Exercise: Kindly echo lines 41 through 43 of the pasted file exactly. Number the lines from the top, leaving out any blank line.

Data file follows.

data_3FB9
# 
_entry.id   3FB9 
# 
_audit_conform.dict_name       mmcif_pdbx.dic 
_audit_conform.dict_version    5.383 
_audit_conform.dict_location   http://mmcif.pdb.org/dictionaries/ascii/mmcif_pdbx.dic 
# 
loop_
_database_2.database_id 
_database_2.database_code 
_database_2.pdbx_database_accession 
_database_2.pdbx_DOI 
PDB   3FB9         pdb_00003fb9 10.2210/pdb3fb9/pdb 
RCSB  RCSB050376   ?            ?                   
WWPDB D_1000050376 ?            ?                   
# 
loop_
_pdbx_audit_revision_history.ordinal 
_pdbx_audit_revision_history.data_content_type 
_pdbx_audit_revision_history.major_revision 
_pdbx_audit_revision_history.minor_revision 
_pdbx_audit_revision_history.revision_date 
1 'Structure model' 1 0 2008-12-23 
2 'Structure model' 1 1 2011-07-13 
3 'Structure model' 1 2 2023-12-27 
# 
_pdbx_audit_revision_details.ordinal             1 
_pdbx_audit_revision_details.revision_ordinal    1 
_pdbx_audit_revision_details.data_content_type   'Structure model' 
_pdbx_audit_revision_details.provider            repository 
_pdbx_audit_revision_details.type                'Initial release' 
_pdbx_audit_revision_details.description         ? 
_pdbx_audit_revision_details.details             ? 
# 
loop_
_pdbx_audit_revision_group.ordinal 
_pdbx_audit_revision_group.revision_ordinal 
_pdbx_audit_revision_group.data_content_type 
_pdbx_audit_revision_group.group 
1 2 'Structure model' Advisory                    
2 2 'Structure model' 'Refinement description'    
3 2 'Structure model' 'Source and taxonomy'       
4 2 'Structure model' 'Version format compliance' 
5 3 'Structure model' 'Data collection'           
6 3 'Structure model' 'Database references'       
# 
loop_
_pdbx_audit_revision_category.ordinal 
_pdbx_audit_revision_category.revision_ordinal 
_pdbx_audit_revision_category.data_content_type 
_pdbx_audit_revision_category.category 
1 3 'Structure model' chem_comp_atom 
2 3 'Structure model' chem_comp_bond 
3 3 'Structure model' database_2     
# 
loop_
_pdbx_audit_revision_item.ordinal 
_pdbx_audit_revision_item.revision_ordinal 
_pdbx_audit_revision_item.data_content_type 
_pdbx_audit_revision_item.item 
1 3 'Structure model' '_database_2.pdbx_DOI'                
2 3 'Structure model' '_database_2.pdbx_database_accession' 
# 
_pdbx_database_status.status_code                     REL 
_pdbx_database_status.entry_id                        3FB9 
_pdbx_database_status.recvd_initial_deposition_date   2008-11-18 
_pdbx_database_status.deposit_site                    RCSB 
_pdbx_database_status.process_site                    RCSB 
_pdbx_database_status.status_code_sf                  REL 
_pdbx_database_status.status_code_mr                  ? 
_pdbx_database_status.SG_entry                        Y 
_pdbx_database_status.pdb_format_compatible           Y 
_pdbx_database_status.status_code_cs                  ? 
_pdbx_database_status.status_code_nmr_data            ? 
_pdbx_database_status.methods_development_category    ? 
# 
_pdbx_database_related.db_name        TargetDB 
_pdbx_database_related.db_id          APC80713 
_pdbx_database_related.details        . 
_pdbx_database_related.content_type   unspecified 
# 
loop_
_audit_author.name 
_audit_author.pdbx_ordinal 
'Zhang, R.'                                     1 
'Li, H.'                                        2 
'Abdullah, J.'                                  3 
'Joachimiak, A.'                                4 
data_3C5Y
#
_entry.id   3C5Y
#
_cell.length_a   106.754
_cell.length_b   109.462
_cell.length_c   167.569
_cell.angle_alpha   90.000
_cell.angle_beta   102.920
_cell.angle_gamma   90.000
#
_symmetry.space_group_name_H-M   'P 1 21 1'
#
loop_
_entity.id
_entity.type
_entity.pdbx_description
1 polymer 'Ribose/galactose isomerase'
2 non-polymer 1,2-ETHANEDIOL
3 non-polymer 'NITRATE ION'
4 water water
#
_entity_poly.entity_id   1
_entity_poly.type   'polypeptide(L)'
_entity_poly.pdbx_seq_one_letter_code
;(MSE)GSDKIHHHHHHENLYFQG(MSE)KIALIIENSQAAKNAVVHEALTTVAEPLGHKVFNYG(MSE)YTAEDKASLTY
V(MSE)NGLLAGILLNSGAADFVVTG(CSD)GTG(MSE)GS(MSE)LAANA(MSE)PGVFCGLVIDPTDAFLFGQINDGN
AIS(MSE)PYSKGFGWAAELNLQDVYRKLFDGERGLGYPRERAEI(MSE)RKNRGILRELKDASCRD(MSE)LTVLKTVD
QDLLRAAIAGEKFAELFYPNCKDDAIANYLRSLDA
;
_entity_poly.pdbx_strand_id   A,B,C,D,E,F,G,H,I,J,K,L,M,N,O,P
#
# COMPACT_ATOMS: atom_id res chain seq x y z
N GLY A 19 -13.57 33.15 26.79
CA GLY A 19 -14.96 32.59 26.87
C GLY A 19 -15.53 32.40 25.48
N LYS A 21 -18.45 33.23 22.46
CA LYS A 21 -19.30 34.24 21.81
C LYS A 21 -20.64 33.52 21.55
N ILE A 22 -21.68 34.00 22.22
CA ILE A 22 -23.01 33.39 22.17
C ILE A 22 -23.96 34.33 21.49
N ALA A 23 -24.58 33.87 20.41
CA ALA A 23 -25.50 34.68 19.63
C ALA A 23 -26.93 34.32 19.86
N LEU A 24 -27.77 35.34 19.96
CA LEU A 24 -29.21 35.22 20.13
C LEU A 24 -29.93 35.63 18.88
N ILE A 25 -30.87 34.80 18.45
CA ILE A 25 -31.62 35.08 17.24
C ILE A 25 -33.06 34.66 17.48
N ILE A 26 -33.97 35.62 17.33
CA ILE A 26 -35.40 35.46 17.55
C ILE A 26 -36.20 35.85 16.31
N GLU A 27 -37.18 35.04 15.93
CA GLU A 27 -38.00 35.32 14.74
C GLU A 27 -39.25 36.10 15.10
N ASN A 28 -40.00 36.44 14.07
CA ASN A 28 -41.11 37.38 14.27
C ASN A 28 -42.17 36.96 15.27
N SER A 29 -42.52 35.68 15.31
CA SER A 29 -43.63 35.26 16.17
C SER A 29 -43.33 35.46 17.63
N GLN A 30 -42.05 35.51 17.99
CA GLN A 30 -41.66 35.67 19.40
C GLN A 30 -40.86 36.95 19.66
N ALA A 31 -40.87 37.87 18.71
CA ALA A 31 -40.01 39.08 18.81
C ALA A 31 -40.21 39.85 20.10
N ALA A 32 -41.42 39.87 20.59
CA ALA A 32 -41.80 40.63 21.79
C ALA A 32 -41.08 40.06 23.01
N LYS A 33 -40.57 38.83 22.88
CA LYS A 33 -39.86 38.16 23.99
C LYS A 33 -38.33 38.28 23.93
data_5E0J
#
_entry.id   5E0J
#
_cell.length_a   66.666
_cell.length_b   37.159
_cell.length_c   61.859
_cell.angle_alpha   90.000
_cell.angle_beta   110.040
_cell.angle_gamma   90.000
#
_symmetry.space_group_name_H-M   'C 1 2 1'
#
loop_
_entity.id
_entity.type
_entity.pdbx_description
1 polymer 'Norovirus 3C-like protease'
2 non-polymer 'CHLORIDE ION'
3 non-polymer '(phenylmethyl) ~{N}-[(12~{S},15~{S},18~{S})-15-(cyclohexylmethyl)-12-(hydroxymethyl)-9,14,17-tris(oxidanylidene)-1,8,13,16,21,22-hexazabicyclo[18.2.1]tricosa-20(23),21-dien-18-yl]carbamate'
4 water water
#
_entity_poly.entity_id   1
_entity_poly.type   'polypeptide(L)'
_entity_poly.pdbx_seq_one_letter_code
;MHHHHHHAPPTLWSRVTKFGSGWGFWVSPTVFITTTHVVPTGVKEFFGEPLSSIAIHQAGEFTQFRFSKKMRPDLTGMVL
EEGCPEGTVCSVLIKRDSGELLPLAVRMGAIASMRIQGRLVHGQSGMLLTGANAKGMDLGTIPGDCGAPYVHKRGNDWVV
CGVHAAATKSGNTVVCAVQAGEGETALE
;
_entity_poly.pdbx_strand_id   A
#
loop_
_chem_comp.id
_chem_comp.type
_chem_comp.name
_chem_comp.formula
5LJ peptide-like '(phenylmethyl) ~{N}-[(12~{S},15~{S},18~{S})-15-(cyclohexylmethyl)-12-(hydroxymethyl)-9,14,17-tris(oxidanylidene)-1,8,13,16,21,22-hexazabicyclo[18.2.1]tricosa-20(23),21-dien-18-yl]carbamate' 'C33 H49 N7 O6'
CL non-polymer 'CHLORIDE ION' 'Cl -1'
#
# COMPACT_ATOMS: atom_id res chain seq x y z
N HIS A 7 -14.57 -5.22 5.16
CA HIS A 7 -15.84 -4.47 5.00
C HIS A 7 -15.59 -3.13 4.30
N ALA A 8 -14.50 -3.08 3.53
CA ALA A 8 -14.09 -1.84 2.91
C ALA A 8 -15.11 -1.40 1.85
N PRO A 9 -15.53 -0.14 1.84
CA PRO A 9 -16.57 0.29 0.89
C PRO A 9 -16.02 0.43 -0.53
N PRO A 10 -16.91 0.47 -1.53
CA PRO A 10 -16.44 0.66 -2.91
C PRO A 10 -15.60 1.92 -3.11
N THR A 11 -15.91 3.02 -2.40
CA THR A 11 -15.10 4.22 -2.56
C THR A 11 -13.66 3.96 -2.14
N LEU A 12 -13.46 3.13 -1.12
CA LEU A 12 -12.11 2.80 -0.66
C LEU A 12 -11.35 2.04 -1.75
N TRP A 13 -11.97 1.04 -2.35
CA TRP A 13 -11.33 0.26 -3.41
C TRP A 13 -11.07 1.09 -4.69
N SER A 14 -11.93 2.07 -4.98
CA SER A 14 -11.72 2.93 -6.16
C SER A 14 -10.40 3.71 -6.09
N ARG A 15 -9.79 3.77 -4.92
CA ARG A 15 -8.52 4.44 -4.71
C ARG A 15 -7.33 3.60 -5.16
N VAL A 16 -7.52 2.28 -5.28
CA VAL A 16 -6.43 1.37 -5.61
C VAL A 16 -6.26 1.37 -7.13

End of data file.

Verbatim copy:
1 2 'Structure model' Advisory                    
2 2 'Structure model' 'Refinement description'    
3 2 'Structure model' 'Source and taxonomy'       